In my Sunday school class I just finished teaching Hidden Treasure, the first set of video lessons in the Modern Parables series. I can already tell this series is going to end up being one of the most engaging classes I’ve taught to date.
The short film is based on the parable in Matthew 13:44, “The kingdom of heaven is like treasure hidden in a field, which a man found and covered up. Then in his joy he goes and sells all that he has and buys that field.”
Set in a modern context, the “treasure” in this film is a reservoir of oil hiding beneath a seemingly worthless piece of property off the highway. A real estate agent stumbles on the oil and spends the rest of the movie selling all his possessions to buy the land.
What I Loved
- The style of the film really matched the mood of the original parable. The main character is based on a persona found in a lot of Frank Copra films. Copra was behind films such as Mr. Smith Goes to Washington, It Happened One Night, and It’s a Wonderful Life. Through these films, Copra created a likable “everyman” character (played by actors like Jimmy Stewart and Gary Cooper) who found himself trying to do what was right in an extraordinary situation, despite the opposition of others. Hidden Treasure utilizes this kind of character, and it was an excellent choice for recreating the mood of Jesus’ parable.
- The joy of obtaining the kingdom stands out as a key theme. Jesus said “in this joy” the man buys the field, and this movie captures that excitement very well. The real estate agent is bull-headed and obsessed about getting the fortune. He offers viewers a great picture of contagious joy. The jazz soundtrack of the film adds to this mood as well.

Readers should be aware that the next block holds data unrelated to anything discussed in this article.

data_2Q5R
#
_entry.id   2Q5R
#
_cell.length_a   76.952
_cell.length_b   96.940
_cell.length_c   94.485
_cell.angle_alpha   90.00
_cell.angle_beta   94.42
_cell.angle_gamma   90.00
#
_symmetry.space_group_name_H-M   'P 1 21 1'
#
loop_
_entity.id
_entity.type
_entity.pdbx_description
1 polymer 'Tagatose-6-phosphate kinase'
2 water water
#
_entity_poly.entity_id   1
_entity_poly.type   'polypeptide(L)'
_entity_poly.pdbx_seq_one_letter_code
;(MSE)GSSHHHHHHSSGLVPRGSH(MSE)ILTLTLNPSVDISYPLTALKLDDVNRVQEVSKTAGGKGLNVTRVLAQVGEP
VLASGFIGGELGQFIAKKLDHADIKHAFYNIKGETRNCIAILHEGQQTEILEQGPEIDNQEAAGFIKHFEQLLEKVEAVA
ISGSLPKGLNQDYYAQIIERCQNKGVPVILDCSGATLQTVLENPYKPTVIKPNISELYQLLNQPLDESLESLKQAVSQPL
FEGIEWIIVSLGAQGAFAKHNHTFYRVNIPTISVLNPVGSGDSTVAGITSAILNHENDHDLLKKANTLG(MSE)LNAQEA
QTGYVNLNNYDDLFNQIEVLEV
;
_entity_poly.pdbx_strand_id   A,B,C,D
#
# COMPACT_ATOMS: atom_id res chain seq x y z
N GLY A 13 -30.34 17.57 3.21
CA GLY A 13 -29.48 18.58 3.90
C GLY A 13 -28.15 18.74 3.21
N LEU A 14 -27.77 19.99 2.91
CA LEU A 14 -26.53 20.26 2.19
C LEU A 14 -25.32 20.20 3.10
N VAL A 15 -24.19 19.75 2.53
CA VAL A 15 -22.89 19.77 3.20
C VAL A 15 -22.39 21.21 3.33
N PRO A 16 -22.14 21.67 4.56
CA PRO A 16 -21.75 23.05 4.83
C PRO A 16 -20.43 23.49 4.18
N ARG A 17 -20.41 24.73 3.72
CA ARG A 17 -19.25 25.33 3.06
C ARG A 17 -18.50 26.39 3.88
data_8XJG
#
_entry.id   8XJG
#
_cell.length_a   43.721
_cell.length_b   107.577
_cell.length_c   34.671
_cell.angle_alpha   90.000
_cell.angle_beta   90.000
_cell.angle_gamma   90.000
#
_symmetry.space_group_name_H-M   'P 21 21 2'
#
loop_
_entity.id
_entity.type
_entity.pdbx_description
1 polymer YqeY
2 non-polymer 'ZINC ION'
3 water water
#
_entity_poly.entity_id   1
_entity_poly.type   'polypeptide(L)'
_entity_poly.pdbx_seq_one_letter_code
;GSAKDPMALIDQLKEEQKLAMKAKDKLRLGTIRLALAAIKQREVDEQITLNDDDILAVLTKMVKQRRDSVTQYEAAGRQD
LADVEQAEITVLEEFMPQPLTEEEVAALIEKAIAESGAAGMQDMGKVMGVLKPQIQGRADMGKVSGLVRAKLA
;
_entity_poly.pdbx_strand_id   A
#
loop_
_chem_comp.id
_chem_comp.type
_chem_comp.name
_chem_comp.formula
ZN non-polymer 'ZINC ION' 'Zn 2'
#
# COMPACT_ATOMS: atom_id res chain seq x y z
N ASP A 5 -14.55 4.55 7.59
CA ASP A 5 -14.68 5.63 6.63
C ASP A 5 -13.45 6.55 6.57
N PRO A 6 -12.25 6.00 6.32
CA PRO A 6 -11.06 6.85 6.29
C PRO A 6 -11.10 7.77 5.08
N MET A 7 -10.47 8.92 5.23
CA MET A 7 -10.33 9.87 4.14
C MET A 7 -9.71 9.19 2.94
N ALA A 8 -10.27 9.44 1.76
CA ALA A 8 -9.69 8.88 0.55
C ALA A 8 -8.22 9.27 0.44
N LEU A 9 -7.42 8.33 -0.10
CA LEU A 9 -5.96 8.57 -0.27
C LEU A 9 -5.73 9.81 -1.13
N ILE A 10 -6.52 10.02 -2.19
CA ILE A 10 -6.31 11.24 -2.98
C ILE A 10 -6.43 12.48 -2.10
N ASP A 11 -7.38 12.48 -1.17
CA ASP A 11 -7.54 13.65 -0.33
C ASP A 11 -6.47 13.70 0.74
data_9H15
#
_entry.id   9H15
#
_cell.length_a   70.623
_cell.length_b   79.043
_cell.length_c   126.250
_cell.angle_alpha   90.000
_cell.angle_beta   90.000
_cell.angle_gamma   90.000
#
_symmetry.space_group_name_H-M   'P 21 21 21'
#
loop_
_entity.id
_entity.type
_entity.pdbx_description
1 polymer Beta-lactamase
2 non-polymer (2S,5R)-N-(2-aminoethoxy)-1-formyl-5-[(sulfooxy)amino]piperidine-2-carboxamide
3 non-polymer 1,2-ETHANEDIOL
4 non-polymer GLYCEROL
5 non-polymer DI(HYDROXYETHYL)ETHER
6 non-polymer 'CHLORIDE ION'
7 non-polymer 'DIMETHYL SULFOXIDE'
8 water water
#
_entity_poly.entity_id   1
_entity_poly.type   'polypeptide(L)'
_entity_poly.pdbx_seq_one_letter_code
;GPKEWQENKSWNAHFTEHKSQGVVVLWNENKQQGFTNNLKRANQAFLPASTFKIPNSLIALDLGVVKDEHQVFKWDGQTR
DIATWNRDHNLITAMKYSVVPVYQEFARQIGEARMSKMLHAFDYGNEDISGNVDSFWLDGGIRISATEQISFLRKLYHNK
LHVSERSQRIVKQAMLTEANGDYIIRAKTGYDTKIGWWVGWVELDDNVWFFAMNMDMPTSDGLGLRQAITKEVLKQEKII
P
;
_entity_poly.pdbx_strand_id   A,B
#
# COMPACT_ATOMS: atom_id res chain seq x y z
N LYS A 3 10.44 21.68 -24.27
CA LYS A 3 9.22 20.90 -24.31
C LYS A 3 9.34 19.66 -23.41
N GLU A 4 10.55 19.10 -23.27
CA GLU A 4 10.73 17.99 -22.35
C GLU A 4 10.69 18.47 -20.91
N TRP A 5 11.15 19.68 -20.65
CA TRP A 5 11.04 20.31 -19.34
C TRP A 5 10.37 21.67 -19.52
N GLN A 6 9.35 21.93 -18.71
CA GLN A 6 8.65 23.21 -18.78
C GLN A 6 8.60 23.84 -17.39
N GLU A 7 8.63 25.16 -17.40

- The film captures some of the hidden costs often not considered when looking at this parable. The man is married with children, so selling all he has to buy the property has implications not only for him but for his whole family. His seeming “irresponsibility” is really brought out in light of these facts.
- The ending captures the real value of the kingdom of God. The end of the film features a brief news broadcast where the anchorman mentions how the new oil field owners are currently in negotiation with the three largest oil companies in the world, positioned to make a fortune on the property. One question I asked my class is how they think the movie would have felt without that end scene, and this really generated discussion about the true value of the kingdom regardless of what we give up to obtain it.
- The movie used an appropriate level of humor. The actors all captured a kind of humor that didn’t make you role your eyes.
What I Added
- One participant raised a good question about an alternate interpretation to the parable. C.I. Scofield believed the parable had to do with Christ purchasing his people. It was good that I had two weeks for this set of lessons because I was able to do some additional research on this interpretation. I was able to explain why I favor the traditional interpretation, which led to a very stimulating discussion about how to interpret parables generally.
- I felt the parable needed some more explanation in context. The Parable of the Hidden Treasure is set in the context of 8 parables in Matthew 13. The discussion guide really does not bring out this context, and I thought it was important for the purpose understanding the overall thrust of this parable.
Buy the DVD
You can purchase this DVD on the Compass Classroom website, but I would go ahead and buy the whole set. It is well worth it.